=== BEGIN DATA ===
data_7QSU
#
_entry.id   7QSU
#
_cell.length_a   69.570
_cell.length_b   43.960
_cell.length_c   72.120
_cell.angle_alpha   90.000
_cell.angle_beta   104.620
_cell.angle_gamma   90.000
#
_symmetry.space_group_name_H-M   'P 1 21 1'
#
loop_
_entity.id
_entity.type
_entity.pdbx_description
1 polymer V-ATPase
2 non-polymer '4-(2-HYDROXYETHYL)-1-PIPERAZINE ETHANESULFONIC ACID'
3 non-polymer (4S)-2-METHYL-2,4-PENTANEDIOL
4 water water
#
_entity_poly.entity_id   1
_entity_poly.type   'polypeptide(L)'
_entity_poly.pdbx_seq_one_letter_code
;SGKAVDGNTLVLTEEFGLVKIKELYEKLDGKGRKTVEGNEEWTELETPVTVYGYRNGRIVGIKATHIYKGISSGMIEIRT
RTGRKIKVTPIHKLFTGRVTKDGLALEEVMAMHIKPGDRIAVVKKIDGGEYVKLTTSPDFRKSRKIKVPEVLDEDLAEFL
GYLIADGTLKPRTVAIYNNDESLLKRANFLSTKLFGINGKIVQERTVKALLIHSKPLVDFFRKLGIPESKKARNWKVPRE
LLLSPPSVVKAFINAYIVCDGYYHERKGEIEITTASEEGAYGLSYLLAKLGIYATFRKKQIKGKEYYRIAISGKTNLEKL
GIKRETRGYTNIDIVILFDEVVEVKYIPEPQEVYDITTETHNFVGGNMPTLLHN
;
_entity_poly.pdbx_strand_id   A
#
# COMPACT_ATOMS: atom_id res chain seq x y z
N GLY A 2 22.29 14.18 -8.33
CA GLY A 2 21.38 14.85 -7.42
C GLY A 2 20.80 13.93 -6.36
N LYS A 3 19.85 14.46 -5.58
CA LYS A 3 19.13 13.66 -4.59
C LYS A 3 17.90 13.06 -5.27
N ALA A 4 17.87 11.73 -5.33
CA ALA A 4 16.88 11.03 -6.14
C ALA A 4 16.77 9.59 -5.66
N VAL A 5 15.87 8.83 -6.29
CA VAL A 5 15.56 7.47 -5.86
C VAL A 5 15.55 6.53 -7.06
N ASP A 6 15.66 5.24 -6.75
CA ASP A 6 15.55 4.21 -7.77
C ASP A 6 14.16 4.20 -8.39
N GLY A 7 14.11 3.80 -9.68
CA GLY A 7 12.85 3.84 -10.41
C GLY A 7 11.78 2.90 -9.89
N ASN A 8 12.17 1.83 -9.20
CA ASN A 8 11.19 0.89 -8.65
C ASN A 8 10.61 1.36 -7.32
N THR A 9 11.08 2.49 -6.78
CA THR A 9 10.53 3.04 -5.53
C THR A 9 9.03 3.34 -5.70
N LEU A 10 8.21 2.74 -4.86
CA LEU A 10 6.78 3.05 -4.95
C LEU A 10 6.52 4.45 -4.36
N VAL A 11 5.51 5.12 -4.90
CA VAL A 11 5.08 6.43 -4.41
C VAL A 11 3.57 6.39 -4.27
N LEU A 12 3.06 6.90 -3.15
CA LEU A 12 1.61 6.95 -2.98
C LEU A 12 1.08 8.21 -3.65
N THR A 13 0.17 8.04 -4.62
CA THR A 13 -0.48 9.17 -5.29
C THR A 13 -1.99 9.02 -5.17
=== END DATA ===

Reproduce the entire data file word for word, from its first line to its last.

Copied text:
data_7QSU
#
_entry.id   7QSU
#
_cell.length_a   69.570
_cell.length_b   43.960
_cell.length_c   72.120
_cell.angle_alpha   90.000
_cell.angle_beta   104.620
_cell.angle_gamma   90.000
#
_symmetry.space_group_name_H-M   'P 1 21 1'
#
loop_
_entity.id
_entity.type
_entity.pdbx_description
1 polymer V-ATPase
2 non-polymer '4-(2-HYDROXYETHYL)-1-PIPERAZINE ETHANESULFONIC ACID'
3 non-polymer (4S)-2-METHYL-2,4-PENTANEDIOL
4 water water
#
_entity_poly.entity_id   1
_entity_poly.type   'polypeptide(L)'
_entity_poly.pdbx_seq_one_letter_code
;SGKAVDGNTLVLTEEFGLVKIKELYEKLDGKGRKTVEGNEEWTELETPVTVYGYRNGRIVGIKATHIYKGISSGMIEIRT
RTGRKIKVTPIHKLFTGRVTKDGLALEEVMAMHIKPGDRIAVVKKIDGGEYVKLTTSPDFRKSRKIKVPEVLDEDLAEFL
GYLIADGTLKPRTVAIYNNDESLLKRANFLSTKLFGINGKIVQERTVKALLIHSKPLVDFFRKLGIPESKKARNWKVPRE
LLLSPPSVVKAFINAYIVCDGYYHERKGEIEITTASEEGAYGLSYLLAKLGIYATFRKKQIKGKEYYRIAISGKTNLEKL
GIKRETRGYTNIDIVILFDEVVEVKYIPEPQEVYDITTETHNFVGGNMPTLLHN
;
_entity_poly.pdbx_strand_id   A
#
# COMPACT_ATOMS: atom_id res chain seq x y z
N GLY A 2 22.29 14.18 -8.33
CA GLY A 2 21.38 14.85 -7.42
C GLY A 2 20.80 13.93 -6.36
N LYS A 3 19.85 14.46 -5.58
CA LYS A 3 19.13 13.66 -4.59
C LYS A 3 17.90 13.06 -5.27
N ALA A 4 17.87 11.73 -5.33
CA ALA A 4 16.88 11.03 -6.14
C ALA A 4 16.77 9.59 -5.66
N VAL A 5 15.87 8.83 -6.29
CA VAL A 5 15.56 7.47 -5.86
C VAL A 5 15.55 6.53 -7.06
N ASP A 6 15.66 5.24 -6.75
CA ASP A 6 15.55 4.21 -7.77
C ASP A 6 14.16 4.20 -8.39
N GLY A 7 14.11 3.80 -9.68
CA GLY A 7 12.85 3.84 -10.41
C GLY A 7 11.78 2.90 -9.89
N ASN A 8 12.17 1.83 -9.20
CA ASN A 8 11.19 0.89 -8.65
C ASN A 8 10.61 1.36 -7.32
N THR A 9 11.08 2.49 -6.78
CA THR A 9 10.53 3.04 -5.53
C THR A 9 9.03 3.34 -5.70
N LEU A 10 8.21 2.74 -4.86
CA LEU A 10 6.78 3.05 -4.95
C LEU A 10 6.52 4.45 -4.36
N VAL A 11 5.51 5.12 -4.90
CA VAL A 11 5.08 6.43 -4.41
C VAL A 11 3.57 6.39 -4.27
N LEU A 12 3.06 6.90 -3.15
CA LEU A 12 1.61 6.95 -2.98
C LEU A 12 1.08 8.21 -3.65
N THR A 13 0.17 8.04 -4.62
CA THR A 13 -0.48 9.17 -5.29
C THR A 13 -1.99 9.02 -5.17